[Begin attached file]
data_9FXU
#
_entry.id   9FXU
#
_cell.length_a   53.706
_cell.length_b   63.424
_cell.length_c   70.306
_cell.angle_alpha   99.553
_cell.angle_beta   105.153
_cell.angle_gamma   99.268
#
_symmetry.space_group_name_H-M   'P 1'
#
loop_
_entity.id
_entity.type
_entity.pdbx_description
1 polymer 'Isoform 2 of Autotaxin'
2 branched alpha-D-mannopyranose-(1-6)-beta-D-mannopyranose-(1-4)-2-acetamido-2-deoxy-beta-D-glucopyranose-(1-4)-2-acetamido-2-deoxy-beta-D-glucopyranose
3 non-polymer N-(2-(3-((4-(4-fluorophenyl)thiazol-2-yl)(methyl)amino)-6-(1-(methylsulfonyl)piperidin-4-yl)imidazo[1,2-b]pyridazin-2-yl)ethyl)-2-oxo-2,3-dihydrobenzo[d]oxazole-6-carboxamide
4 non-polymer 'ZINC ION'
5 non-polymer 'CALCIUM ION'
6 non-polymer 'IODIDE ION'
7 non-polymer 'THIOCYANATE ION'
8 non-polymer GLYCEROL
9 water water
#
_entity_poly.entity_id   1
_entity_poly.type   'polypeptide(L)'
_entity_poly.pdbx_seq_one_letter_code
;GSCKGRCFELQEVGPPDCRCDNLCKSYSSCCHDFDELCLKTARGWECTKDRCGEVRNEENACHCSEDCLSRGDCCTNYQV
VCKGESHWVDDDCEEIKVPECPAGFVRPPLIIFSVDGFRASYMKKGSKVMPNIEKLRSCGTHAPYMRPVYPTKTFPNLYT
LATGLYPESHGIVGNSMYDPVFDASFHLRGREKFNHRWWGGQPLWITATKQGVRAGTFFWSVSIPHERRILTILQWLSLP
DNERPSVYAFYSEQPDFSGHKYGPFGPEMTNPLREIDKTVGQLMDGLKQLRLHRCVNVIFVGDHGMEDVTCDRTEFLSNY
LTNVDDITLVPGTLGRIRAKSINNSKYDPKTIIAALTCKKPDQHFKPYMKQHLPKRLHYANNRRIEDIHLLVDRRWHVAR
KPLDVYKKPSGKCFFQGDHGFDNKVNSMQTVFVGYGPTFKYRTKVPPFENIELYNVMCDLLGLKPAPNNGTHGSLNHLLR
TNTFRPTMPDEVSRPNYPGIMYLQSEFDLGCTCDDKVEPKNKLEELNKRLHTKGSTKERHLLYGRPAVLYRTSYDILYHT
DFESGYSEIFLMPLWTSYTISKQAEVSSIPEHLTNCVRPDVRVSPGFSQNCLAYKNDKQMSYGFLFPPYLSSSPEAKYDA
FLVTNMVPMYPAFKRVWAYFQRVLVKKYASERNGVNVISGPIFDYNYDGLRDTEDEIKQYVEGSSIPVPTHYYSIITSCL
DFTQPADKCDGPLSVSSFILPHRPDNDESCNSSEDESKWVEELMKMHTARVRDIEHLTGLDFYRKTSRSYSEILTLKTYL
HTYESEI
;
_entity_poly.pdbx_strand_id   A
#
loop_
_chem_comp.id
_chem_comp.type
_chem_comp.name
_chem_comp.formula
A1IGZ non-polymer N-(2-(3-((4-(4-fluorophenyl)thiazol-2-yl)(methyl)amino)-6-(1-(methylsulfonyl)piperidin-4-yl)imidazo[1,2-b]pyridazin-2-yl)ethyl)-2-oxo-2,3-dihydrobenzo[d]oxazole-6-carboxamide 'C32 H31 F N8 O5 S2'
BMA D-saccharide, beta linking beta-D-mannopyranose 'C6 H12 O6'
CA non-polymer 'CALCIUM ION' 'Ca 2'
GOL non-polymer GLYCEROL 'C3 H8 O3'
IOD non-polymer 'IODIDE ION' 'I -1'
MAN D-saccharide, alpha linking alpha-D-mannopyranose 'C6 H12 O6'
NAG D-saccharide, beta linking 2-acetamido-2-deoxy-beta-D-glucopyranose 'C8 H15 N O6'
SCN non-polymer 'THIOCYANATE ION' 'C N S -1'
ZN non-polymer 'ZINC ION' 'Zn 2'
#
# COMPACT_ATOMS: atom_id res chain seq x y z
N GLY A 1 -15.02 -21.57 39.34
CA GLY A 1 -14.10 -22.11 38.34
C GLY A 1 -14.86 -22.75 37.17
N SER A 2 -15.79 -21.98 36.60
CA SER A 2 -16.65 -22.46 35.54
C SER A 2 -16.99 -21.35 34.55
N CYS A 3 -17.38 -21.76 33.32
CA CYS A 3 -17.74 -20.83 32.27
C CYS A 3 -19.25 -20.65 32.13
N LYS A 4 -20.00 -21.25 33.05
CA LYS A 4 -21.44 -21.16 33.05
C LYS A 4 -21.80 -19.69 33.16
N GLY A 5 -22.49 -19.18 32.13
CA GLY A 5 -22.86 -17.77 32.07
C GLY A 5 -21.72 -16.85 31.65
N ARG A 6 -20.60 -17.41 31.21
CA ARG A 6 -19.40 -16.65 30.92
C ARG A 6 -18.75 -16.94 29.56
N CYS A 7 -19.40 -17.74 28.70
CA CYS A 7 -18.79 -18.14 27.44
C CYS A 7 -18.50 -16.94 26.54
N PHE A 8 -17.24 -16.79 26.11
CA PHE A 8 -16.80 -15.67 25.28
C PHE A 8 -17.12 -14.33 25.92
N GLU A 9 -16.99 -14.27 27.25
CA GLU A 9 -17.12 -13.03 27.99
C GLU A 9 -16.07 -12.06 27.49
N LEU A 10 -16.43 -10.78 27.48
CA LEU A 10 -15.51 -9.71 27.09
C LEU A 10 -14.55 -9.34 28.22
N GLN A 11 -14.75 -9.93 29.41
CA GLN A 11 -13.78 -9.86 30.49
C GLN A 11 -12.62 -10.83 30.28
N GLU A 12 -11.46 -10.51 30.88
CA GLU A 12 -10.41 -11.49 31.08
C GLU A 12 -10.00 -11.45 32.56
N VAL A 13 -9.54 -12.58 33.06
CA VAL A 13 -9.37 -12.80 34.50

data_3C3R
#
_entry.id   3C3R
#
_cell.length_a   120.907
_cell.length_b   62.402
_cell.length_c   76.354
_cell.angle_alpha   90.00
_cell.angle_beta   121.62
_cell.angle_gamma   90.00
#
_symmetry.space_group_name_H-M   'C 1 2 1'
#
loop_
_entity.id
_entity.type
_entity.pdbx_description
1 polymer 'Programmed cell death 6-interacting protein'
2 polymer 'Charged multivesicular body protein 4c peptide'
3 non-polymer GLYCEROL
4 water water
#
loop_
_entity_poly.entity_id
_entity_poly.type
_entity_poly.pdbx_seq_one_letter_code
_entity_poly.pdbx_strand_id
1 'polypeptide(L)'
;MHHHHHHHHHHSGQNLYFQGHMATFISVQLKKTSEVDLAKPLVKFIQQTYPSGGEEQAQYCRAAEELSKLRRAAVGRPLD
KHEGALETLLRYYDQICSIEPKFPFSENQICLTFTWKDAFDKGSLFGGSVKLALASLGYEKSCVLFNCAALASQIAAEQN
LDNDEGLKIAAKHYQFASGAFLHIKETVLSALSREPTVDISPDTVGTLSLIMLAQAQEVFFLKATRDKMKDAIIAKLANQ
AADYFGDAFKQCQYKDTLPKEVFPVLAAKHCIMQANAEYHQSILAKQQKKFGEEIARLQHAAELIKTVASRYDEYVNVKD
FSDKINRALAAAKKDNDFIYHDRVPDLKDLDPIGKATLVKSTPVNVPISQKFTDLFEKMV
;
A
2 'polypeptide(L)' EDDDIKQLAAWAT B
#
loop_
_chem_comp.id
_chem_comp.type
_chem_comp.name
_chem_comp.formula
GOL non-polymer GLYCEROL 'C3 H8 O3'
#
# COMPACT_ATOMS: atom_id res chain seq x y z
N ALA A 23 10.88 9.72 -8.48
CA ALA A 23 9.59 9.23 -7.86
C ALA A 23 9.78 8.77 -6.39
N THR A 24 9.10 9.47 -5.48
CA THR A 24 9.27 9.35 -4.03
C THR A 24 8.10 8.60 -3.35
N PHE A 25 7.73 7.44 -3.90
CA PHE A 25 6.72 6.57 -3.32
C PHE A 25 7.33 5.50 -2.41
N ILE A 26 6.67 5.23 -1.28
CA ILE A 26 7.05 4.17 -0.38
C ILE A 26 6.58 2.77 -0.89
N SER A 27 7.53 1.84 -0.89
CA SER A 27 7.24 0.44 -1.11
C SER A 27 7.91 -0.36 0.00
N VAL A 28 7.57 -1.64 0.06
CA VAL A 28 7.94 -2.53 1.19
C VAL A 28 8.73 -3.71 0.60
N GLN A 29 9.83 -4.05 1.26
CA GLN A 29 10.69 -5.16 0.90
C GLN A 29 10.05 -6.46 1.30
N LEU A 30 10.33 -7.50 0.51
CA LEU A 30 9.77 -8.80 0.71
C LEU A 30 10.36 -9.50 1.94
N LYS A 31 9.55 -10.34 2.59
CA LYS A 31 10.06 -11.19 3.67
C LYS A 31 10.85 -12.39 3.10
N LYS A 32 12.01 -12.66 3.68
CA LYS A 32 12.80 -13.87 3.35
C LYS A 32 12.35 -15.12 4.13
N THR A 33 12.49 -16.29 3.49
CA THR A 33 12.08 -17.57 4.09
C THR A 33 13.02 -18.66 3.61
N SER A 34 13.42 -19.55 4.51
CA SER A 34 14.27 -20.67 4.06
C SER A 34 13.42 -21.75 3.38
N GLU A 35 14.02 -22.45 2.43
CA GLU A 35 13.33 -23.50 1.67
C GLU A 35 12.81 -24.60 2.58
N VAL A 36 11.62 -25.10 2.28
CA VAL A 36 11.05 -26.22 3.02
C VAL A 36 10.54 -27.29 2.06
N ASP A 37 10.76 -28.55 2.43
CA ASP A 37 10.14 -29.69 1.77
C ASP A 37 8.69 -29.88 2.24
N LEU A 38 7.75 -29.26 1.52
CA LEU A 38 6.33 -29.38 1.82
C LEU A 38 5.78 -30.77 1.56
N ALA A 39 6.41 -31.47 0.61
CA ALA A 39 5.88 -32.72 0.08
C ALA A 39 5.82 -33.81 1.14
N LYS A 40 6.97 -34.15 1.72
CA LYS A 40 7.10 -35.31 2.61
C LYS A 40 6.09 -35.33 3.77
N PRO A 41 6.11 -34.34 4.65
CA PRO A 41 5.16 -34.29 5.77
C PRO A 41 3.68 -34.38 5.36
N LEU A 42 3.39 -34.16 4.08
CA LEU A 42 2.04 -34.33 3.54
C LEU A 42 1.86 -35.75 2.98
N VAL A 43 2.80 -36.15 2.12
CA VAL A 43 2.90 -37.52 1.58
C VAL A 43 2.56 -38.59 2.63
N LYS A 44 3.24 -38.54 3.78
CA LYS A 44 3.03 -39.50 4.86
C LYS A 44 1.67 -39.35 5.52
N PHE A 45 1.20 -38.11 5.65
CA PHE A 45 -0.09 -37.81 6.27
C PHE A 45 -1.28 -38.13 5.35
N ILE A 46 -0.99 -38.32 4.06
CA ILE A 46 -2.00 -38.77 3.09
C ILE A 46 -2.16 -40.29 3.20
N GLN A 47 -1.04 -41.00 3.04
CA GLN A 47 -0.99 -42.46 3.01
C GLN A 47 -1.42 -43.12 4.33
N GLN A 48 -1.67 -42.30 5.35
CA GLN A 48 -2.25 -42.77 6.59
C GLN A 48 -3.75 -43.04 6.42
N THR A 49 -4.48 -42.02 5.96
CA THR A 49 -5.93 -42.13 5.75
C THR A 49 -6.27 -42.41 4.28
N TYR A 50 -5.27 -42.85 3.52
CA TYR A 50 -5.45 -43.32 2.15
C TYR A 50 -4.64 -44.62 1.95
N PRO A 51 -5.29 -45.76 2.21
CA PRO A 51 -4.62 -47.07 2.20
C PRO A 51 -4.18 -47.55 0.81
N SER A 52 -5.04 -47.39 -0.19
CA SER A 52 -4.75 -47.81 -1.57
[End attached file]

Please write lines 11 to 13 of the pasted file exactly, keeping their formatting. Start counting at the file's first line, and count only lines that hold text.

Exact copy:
#
_symmetry.space_group_name_H-M   'P 1'
#